The next talk was again a student presentation given by Fabio Liberante (Centre for Cancer Research and Cell Biology, Queen’s University, Belfast, UK) with the title ‘Identification of novel therapies in the treatment of MDS/AML using a signature of disease development and progression with the sscMap tool’. He reported his recent work on the creation of a gene signature representing the progression of disease state from healthy condition to MDS then AML. Using the sscMap (Statistically Significant Connections’ Map) tool[9], a number of compounds were identified as having the potential to reverse the disease state progression. His talk showcased a success of applying a Quantitative Biology and Bioinformatics approach to the identification of novel use for an existing drug.

Pharmacogenomics and drug identification

Ann Daly (Institute of Cellular Medicine, Newcastle University Medical School (UK)) gave the first talk in the Pharmacogenomics and drug identification session, with the title ‘Use of GWAS and exome sequencing to identify genes relevant to drug-induced liver injury’. After a background introduction of idiosyncratic adverse drug reactions, she reported on the UK-wide study on drug-induced liver injury used Drug-induced liver injury (DILI), for which she serves as a coordinator. The aim of the study was to find genes predisposing to DILI using GWAS (genome wide association study) and exome sequencing. Highly significant associations with particular HLA genotypes were reported for idiosyncratic drug-induced liver injury with several specific drugs, and the possible underlying mechanisms were discussed. Her talk represented interesting showcases where Genomics has played an important role in increasing our understanding of individual risk for idiosyncratic drug-induced liver injury.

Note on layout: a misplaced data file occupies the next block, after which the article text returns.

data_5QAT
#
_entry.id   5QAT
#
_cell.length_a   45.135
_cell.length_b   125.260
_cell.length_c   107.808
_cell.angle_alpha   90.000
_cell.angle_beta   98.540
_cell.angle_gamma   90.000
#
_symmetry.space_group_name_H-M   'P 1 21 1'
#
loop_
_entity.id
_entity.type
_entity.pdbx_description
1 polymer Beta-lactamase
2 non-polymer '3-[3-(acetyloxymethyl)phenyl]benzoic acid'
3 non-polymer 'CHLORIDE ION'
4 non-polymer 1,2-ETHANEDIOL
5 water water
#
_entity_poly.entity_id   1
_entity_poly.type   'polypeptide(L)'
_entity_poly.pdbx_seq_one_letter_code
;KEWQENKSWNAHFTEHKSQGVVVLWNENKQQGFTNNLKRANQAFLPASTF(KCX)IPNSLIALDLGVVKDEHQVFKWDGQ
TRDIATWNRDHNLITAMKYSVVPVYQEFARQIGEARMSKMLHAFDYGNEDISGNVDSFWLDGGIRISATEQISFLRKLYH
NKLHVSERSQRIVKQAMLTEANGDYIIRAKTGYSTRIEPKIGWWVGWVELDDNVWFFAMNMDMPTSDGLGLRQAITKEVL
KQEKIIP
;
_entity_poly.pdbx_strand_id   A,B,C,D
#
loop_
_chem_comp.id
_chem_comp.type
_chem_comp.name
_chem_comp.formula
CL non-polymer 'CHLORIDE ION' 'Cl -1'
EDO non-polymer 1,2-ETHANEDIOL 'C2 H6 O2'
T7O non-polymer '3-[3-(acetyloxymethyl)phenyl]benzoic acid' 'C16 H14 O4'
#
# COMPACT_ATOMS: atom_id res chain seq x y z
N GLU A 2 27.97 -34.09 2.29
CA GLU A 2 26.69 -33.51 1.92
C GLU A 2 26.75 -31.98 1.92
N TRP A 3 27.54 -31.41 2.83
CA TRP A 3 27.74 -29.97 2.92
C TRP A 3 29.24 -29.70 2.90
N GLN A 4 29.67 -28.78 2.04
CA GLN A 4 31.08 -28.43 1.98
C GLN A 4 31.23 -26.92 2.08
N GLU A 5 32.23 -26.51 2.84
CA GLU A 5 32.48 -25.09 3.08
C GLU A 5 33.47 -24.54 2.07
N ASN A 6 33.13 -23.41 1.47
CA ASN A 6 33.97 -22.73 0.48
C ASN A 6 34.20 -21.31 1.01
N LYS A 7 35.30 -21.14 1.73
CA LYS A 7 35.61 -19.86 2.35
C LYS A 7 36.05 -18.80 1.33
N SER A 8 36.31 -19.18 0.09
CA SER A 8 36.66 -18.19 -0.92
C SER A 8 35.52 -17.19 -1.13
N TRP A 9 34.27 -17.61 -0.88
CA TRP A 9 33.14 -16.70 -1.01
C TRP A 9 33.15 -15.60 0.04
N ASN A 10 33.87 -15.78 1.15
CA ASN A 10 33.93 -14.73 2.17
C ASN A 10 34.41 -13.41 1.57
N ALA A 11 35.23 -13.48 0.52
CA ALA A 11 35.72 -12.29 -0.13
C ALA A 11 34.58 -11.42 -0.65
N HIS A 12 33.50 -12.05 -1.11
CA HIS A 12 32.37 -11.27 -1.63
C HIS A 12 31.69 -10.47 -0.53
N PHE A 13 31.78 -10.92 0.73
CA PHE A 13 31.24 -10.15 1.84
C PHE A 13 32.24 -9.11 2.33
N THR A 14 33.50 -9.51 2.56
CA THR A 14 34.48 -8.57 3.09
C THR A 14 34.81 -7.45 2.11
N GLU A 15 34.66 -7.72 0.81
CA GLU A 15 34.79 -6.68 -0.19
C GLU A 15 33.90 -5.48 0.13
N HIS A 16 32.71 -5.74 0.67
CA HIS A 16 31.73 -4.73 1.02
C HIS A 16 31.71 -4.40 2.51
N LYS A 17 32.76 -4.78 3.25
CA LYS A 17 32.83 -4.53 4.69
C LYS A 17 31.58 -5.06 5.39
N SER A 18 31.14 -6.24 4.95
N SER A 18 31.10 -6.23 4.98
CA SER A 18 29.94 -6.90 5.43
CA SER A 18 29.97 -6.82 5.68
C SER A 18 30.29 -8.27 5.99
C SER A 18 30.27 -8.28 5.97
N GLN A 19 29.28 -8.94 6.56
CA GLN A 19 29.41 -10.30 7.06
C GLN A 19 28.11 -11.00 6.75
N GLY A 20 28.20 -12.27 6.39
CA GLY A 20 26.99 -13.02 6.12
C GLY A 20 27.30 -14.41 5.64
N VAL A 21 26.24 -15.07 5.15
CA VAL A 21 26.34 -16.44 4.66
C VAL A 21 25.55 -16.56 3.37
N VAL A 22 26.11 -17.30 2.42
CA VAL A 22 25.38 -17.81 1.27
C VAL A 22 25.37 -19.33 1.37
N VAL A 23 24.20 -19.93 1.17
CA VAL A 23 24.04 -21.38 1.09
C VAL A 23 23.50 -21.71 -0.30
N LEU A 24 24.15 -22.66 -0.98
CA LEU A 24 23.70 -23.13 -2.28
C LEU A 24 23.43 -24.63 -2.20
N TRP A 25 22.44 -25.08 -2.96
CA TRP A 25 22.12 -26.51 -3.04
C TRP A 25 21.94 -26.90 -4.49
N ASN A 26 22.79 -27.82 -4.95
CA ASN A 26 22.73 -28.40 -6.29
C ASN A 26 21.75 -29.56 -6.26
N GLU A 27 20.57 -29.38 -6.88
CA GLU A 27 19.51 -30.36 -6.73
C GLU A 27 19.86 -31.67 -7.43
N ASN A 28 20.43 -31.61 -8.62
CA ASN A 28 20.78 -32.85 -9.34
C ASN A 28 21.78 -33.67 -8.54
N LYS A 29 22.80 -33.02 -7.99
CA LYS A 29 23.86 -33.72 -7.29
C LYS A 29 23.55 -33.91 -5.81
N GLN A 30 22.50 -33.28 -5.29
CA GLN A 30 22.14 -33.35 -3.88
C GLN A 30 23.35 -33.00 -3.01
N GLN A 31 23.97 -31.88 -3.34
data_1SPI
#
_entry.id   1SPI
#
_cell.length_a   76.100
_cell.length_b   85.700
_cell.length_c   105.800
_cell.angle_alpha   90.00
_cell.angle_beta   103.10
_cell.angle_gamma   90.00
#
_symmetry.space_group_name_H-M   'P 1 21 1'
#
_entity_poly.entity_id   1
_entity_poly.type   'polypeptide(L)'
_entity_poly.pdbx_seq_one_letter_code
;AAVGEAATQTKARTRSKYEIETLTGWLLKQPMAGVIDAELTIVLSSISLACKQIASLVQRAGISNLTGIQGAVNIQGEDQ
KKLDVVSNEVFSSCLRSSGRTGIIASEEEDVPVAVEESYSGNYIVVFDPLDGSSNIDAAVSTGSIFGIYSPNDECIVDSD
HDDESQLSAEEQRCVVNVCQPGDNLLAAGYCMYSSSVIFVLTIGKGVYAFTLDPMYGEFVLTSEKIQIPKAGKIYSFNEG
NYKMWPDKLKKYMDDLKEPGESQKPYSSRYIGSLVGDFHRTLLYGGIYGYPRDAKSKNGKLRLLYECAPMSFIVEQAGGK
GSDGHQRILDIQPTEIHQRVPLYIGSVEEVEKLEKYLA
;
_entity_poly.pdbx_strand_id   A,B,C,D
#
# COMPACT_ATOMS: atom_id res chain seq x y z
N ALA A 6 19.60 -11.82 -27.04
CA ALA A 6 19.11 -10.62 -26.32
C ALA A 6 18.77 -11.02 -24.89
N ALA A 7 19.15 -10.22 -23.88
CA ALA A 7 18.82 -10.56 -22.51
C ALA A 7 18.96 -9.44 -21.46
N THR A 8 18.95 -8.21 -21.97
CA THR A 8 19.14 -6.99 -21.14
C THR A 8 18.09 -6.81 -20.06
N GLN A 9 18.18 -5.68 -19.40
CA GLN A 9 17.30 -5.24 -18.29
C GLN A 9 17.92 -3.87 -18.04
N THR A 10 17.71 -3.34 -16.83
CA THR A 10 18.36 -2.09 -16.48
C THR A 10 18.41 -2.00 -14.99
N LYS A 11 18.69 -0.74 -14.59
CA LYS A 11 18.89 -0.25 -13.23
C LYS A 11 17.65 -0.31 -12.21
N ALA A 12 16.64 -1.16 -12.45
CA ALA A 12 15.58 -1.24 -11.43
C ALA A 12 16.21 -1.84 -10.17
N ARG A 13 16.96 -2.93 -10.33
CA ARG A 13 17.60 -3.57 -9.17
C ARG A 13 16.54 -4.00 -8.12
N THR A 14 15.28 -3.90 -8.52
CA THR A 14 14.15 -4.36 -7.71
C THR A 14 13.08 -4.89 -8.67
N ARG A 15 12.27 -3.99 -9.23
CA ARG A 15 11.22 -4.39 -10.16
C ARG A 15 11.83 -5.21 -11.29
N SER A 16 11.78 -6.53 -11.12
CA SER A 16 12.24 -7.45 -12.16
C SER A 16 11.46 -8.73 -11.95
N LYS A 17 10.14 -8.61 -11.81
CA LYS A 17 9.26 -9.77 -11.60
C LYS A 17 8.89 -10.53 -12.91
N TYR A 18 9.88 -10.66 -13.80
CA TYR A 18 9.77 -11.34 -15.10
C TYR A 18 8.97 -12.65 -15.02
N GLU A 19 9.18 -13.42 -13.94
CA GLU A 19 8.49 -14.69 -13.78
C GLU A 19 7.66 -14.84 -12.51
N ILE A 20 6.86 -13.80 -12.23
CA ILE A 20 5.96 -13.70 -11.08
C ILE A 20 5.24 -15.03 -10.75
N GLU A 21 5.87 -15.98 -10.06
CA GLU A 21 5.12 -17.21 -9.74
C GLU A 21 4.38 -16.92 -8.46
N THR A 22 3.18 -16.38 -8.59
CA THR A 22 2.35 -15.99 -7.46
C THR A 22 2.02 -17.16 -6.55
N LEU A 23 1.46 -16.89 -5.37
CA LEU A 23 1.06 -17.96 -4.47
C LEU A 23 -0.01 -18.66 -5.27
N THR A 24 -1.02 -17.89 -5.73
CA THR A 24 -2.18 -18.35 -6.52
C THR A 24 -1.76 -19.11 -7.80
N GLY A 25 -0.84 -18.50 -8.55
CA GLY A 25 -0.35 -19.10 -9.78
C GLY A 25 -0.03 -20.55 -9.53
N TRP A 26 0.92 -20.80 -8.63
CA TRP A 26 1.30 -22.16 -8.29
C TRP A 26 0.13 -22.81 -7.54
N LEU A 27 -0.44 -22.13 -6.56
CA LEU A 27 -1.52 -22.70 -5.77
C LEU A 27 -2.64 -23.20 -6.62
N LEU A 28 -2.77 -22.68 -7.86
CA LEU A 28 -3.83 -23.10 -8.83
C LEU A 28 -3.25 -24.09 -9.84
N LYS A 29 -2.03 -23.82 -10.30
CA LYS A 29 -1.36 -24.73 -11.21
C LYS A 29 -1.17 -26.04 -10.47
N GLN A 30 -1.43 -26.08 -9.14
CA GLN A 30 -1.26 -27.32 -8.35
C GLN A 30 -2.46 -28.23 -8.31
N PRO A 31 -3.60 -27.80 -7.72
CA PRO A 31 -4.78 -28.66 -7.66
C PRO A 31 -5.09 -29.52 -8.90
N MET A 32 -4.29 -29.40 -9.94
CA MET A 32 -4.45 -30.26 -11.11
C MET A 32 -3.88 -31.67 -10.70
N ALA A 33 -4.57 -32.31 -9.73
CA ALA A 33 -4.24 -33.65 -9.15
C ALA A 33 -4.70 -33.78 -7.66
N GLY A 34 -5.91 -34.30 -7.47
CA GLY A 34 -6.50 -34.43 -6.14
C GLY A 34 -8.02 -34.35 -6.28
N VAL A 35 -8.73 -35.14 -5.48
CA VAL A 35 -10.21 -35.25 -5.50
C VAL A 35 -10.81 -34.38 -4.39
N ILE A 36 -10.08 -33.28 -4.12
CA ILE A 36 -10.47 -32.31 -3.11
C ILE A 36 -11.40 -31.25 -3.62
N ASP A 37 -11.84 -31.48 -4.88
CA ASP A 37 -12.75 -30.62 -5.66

Munir Pirmohamed (Department of Molecular and Clinical Pharmacology, The Wolfson Centre for Personalised Medicine, Institute of Translational Medicine, University of Liverpool (UK)) followed on the theme on adverse drug reactions by giving a talk with the title ‘Genomics of adverse drug reactions: the need for a multi-functional approach’. He argued for the need to develop multi-functional approaches to find solutions to prevent Adverse Drug Reactions (ADRs), and described the efforts of the international Serious Adverse Event Consortium (iSAEC) in developing phenotype standardization for a number of phenotypes in order to facilitate the translation of genomic predictors into clinical practice. He also discussed the issue of different evidence standards that are currently applied to non-genetic versus genetic tests. Using examples of drug exposure and drug adverse reaction, he highlighted the substantial differences between the level of evidence required for pharmacogenetic tests and that for non-genetic diagnostic tests. As these are among the challenges holding back the translation of systems medicine, Munir Pirmohamed’s talk helped to raise awareness of some existing bottleneck. He argued that a level playing field for pharmacogenetic tests could help accelerate the delivery of a more personalized medicine.

Through a video link, Aravind Subramanian (Broad Institute of Harvard and MIT (USA)) gave a talk on the LINCS (Library of Integrated Network-based Cellular Signatures) project, which aims to create a network-based understanding of biology by their systematic efforts to generate over 1M gene expression profiles using chemical or genetic perturbagens. Aravind described the development of L1000 assay that has dramatically reduced the cost of gene expression profiling. It was reported that the current LINCS dataset contains over 1.2M gene expression profiles, covering over 5k small molecule and 3k genetic perturbagens. Data access was through multiple levels of data matrices and cloud-compute beta has been released. The utility of the LINCS dataset was demonstrated with several examples of emerging scientific findings.